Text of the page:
, Galapagos Island DX Expedition







The 7163Group will be operating from Isabela Island the week of September 14-21, 2017 under the call HD8M. Our mission is to contact as many stations around the world while bringing attention to the ecological concerns such as climate change and predators affecting the survival of the unique animal life and vegetation of the Galapagos Islands.

Ecological damage caused long ago by whalers, pirates, and early settlers further exacerbated by more recent human activity and the presence of aggressive introduced species, has disrupted natural biological processes in Galapagos and endangered many wildlife species. If left unchecked, the islands will suffer irreversible losses of native and endemic wildlife and plant species.

Marine wildlife and the marine ecosystem have also been under tremendous pressure, especially due to fishing activities of the last few decades. In addition, ever-increasing maritime traffic and changes in ocean temperatures and currents due to global climate change create the potential for the arrival and establishment of increasing numbers of invasive marine species, which will negatively impact the native ecosystem.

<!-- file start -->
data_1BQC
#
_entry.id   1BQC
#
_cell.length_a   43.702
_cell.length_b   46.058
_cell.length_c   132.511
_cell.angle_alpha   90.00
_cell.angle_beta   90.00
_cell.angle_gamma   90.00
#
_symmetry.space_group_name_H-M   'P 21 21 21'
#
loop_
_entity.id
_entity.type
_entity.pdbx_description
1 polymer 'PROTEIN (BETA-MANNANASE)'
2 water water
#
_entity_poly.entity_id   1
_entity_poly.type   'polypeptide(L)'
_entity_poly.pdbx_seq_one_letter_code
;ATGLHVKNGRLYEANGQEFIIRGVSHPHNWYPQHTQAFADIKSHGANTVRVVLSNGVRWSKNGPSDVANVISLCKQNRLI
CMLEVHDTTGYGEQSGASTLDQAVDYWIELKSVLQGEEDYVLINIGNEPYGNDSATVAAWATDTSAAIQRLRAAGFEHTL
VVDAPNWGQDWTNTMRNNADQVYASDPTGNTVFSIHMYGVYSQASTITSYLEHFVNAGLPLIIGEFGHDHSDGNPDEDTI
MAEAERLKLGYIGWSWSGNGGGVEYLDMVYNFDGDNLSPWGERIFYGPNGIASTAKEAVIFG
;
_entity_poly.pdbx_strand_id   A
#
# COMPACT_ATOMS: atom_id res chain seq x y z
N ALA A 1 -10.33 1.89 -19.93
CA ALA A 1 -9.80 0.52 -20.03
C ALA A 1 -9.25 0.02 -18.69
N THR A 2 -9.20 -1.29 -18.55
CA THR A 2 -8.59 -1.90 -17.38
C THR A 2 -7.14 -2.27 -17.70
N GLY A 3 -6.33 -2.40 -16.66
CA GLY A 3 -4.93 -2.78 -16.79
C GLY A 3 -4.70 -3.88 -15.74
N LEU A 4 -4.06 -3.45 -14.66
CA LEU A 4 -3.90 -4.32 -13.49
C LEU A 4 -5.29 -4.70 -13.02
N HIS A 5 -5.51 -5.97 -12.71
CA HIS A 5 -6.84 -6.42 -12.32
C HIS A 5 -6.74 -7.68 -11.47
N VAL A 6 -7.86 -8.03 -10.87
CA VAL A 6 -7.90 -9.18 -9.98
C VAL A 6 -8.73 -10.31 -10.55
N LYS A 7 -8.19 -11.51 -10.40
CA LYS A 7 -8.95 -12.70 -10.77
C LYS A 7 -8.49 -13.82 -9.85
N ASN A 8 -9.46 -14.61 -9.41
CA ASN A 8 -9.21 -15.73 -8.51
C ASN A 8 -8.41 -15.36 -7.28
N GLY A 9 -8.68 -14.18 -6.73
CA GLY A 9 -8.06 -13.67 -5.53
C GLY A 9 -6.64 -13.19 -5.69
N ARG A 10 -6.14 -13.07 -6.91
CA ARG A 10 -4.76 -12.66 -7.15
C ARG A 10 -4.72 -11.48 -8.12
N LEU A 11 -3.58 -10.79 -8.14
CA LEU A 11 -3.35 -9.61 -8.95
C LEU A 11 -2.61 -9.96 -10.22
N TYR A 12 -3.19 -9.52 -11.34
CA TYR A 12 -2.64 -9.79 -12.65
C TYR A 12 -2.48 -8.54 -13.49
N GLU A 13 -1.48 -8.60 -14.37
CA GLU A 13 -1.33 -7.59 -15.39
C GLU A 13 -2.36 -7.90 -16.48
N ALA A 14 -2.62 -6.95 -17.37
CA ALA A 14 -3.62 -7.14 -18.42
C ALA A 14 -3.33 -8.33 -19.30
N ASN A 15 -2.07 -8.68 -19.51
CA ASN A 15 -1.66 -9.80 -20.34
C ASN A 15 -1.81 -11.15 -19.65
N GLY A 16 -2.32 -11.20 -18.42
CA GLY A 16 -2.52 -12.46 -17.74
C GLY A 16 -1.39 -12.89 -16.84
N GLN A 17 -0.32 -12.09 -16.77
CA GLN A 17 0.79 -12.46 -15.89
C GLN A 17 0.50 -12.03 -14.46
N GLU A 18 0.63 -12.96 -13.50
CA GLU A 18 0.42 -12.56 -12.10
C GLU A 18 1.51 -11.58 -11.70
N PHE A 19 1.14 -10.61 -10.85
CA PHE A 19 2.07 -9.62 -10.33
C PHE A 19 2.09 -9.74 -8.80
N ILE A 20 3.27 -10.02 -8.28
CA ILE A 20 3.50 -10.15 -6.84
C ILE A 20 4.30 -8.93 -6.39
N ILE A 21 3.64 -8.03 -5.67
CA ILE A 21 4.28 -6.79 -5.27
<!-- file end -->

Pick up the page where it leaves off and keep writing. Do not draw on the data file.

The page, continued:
Galapagos penguins, the rarest and most endangered penguin species in the world, are the only penguins that can be found at the equator. Unlike most cold water penguins, they have several adaptations that allow them to tolerate the warmer climate of Galapagos. One of the reasons for their endangered status is that limited options for nest sites exist in the Islands. Many nests used 40 years ago either no longer exist, are used by marine iguanas, or now get flooded.

There is now an attempt by researchers to reverse the decline of the Galapagos penguin population, and to strengthen the population so that it can better withstand the impacts of more frequent and intense climate fluctuations caused by El Niņo events.